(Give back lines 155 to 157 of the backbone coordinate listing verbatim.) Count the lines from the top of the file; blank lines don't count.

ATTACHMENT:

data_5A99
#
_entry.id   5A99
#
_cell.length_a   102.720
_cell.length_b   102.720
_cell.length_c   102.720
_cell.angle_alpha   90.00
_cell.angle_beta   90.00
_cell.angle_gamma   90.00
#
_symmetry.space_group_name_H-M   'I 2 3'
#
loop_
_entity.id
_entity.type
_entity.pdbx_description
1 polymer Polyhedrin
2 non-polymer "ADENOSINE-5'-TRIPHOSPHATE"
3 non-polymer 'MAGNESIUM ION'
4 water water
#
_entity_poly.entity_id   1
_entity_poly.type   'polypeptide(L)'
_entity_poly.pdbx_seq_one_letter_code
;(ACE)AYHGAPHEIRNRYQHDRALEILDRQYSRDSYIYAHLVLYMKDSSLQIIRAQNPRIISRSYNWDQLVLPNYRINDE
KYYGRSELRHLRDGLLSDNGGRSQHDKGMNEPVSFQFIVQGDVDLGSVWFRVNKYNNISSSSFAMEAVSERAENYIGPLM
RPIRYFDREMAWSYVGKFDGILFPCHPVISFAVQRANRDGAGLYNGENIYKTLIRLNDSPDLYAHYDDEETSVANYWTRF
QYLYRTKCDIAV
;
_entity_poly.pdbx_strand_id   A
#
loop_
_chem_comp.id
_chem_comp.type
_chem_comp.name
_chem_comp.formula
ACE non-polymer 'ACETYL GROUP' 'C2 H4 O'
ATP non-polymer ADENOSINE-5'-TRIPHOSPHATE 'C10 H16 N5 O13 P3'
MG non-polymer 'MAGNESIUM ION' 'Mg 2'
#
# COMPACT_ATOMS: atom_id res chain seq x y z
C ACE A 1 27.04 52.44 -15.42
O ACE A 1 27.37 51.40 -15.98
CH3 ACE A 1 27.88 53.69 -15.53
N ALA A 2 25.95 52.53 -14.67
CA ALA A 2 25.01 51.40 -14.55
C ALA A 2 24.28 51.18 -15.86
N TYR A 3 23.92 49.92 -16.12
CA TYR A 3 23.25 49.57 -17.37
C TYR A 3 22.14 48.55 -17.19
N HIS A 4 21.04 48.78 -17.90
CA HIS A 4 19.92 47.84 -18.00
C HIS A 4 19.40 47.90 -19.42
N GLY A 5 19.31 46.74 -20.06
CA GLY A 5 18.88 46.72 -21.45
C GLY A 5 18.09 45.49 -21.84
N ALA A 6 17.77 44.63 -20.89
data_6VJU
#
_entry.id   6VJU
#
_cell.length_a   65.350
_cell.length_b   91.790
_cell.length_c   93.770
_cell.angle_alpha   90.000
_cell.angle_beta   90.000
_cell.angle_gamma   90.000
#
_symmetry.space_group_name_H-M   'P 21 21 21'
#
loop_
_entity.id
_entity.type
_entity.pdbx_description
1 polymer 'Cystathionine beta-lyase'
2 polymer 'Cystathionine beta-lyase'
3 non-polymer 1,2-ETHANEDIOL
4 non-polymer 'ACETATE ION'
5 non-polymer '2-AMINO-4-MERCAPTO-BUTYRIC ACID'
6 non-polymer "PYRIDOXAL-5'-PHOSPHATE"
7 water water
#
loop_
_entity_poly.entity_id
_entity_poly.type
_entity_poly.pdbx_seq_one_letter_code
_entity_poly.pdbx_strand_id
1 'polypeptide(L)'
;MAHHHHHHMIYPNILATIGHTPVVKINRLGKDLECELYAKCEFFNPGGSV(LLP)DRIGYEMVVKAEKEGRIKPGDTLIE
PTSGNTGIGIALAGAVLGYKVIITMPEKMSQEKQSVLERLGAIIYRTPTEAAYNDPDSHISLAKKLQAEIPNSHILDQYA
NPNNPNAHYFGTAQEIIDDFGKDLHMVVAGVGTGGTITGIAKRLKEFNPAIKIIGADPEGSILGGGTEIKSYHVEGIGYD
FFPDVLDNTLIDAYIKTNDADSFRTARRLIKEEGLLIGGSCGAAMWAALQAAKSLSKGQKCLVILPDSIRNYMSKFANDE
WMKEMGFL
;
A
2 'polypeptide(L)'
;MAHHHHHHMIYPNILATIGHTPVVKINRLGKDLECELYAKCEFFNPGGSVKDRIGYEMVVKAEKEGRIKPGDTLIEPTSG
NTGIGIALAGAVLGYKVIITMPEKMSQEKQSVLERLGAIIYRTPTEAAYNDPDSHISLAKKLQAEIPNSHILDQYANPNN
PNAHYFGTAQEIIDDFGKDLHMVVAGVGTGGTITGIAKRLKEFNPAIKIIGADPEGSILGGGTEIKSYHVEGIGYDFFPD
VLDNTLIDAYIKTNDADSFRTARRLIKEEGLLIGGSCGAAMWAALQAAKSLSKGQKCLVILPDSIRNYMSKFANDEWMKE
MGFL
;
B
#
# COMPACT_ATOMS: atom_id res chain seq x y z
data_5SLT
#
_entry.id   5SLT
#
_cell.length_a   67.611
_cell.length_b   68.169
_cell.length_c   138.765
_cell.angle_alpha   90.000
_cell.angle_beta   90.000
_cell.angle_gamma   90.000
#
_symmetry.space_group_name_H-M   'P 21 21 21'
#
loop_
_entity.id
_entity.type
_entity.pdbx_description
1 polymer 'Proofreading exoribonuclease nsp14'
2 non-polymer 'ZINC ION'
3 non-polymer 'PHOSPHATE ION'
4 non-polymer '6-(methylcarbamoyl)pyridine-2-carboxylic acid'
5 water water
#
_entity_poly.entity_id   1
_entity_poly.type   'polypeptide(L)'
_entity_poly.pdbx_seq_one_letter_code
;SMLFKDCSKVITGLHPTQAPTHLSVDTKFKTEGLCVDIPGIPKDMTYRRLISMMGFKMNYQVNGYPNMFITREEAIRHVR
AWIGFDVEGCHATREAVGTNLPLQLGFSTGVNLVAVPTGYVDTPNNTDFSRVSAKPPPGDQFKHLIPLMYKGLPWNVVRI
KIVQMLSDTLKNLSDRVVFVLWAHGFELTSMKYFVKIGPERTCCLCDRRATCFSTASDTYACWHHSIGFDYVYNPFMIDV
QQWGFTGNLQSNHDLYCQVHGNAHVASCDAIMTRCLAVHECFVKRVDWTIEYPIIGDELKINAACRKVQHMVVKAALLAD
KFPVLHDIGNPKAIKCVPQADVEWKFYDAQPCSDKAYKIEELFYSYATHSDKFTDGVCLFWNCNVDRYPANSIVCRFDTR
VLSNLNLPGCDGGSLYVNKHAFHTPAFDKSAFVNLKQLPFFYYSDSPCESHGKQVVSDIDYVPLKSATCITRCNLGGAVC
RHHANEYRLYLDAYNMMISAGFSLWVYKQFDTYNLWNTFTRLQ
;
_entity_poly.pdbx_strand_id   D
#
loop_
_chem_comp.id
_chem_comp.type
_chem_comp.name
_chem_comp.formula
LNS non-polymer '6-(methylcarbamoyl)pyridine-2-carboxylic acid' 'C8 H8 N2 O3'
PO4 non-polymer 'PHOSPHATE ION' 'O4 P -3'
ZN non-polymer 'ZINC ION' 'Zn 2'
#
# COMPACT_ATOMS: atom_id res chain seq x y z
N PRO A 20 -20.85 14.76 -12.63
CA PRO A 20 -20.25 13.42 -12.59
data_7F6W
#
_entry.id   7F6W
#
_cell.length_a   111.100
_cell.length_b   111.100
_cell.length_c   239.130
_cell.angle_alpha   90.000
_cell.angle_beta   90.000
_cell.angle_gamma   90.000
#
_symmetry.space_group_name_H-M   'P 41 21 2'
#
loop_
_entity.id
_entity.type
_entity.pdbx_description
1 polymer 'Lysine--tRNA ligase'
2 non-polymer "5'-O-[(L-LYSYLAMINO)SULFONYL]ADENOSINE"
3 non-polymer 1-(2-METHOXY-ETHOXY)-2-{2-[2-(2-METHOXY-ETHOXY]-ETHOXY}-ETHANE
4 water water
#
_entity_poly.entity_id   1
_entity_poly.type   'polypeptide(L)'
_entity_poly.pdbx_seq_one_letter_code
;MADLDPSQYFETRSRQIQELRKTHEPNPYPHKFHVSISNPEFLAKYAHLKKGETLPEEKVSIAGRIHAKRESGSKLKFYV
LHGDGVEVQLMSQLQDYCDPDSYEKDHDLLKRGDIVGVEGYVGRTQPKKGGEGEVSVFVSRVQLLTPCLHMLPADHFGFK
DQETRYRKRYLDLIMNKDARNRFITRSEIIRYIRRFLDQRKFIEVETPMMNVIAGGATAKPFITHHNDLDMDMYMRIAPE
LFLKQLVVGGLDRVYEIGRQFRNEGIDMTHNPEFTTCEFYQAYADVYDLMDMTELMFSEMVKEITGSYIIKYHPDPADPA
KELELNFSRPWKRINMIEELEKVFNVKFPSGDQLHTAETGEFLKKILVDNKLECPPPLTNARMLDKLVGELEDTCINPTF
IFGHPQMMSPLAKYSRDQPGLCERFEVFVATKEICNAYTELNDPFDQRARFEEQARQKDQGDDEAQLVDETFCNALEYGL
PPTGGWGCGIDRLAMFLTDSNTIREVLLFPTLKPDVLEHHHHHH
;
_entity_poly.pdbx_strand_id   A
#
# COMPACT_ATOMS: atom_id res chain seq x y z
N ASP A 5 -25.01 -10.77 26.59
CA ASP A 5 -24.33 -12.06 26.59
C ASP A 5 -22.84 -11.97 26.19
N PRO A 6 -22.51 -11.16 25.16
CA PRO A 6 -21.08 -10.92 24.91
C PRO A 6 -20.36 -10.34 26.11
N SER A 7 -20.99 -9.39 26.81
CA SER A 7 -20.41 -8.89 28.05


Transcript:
data_7F6W
#
_entry.id   7F6W